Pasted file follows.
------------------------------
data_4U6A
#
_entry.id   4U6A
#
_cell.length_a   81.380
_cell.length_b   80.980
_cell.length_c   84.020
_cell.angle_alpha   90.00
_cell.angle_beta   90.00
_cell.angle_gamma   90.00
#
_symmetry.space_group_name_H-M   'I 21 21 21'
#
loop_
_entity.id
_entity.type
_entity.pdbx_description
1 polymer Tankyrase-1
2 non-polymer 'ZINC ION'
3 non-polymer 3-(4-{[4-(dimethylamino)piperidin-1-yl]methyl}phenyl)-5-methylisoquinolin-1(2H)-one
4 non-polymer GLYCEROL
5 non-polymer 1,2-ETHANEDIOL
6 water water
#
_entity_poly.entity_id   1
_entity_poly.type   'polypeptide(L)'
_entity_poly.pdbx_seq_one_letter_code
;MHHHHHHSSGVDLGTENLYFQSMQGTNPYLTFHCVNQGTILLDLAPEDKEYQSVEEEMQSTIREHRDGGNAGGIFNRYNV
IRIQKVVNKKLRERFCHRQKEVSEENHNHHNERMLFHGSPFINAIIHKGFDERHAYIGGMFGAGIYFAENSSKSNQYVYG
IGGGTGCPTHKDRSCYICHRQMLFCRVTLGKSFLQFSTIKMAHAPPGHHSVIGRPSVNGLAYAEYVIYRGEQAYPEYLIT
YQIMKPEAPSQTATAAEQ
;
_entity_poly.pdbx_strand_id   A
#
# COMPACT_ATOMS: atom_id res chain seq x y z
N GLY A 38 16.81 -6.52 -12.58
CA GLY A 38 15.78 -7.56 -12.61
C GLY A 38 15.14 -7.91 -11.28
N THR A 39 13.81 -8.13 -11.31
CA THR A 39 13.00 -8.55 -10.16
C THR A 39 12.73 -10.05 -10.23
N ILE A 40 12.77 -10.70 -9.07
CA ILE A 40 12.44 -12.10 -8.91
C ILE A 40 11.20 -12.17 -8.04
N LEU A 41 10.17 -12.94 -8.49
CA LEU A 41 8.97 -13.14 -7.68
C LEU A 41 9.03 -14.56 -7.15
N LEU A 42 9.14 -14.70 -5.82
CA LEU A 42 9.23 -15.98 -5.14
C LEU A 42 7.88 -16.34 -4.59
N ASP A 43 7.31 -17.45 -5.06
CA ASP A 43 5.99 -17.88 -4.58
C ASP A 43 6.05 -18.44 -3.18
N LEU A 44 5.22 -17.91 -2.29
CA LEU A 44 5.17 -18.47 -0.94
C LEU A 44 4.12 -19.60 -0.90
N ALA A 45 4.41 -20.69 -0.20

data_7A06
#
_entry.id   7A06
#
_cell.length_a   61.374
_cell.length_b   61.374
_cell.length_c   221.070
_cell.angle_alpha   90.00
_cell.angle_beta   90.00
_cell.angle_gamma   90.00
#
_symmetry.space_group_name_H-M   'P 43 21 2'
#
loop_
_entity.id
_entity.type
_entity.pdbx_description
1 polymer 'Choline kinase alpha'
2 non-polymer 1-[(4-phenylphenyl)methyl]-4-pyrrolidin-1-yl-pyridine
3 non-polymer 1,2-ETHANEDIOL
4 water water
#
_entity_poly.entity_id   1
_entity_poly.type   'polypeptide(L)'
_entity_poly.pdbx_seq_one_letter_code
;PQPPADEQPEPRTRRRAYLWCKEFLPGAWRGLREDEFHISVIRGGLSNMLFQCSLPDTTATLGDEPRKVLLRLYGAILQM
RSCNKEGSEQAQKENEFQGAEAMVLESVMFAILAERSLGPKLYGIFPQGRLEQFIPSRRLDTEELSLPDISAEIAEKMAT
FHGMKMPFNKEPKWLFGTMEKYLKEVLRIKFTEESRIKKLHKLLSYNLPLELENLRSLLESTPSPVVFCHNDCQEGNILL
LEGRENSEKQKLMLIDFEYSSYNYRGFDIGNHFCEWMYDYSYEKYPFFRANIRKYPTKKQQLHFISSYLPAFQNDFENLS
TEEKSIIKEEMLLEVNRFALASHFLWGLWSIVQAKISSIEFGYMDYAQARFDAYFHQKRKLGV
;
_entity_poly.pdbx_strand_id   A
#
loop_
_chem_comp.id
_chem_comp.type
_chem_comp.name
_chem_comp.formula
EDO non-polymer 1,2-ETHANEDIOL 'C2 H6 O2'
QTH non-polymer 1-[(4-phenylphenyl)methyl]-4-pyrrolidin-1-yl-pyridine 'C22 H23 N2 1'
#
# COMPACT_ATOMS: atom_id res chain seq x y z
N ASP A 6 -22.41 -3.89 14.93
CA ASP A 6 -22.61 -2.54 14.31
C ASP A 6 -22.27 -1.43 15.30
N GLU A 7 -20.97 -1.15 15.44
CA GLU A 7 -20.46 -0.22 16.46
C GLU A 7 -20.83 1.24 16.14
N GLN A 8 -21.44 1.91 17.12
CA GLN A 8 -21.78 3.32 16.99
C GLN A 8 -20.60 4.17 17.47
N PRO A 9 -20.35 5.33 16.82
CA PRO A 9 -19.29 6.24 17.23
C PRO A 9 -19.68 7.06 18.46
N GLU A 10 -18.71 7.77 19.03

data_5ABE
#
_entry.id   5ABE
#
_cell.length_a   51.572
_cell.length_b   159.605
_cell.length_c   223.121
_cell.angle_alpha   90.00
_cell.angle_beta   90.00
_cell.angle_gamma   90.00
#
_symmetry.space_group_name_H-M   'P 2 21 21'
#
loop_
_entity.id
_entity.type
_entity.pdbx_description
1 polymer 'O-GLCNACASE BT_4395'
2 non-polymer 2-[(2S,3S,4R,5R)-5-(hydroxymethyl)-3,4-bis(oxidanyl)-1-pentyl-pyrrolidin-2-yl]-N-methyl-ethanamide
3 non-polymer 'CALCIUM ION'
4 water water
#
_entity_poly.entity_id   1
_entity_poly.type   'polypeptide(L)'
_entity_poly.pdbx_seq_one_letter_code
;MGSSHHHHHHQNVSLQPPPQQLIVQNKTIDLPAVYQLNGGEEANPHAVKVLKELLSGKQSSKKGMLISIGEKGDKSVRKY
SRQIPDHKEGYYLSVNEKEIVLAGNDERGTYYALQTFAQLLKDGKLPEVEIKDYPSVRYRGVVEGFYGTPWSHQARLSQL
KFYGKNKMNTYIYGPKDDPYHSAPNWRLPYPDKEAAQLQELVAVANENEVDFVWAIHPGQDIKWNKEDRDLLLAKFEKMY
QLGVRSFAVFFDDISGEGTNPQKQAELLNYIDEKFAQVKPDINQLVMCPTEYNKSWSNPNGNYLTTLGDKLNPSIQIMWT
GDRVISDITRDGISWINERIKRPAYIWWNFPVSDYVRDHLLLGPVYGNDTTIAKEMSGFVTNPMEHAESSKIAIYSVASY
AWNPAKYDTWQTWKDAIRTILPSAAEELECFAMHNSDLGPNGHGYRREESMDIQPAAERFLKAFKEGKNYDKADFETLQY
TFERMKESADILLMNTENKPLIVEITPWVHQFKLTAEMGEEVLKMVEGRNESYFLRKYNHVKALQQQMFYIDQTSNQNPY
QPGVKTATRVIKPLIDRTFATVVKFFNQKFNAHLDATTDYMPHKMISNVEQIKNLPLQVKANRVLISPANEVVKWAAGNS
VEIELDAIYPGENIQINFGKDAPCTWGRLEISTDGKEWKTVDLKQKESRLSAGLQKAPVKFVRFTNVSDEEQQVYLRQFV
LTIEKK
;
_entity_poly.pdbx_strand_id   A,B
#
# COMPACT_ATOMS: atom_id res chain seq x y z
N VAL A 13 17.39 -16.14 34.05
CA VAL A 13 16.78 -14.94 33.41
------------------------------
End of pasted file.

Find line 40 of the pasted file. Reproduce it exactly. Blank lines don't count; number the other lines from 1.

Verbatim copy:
CA THR A 39 13.00 -8.55 -10.16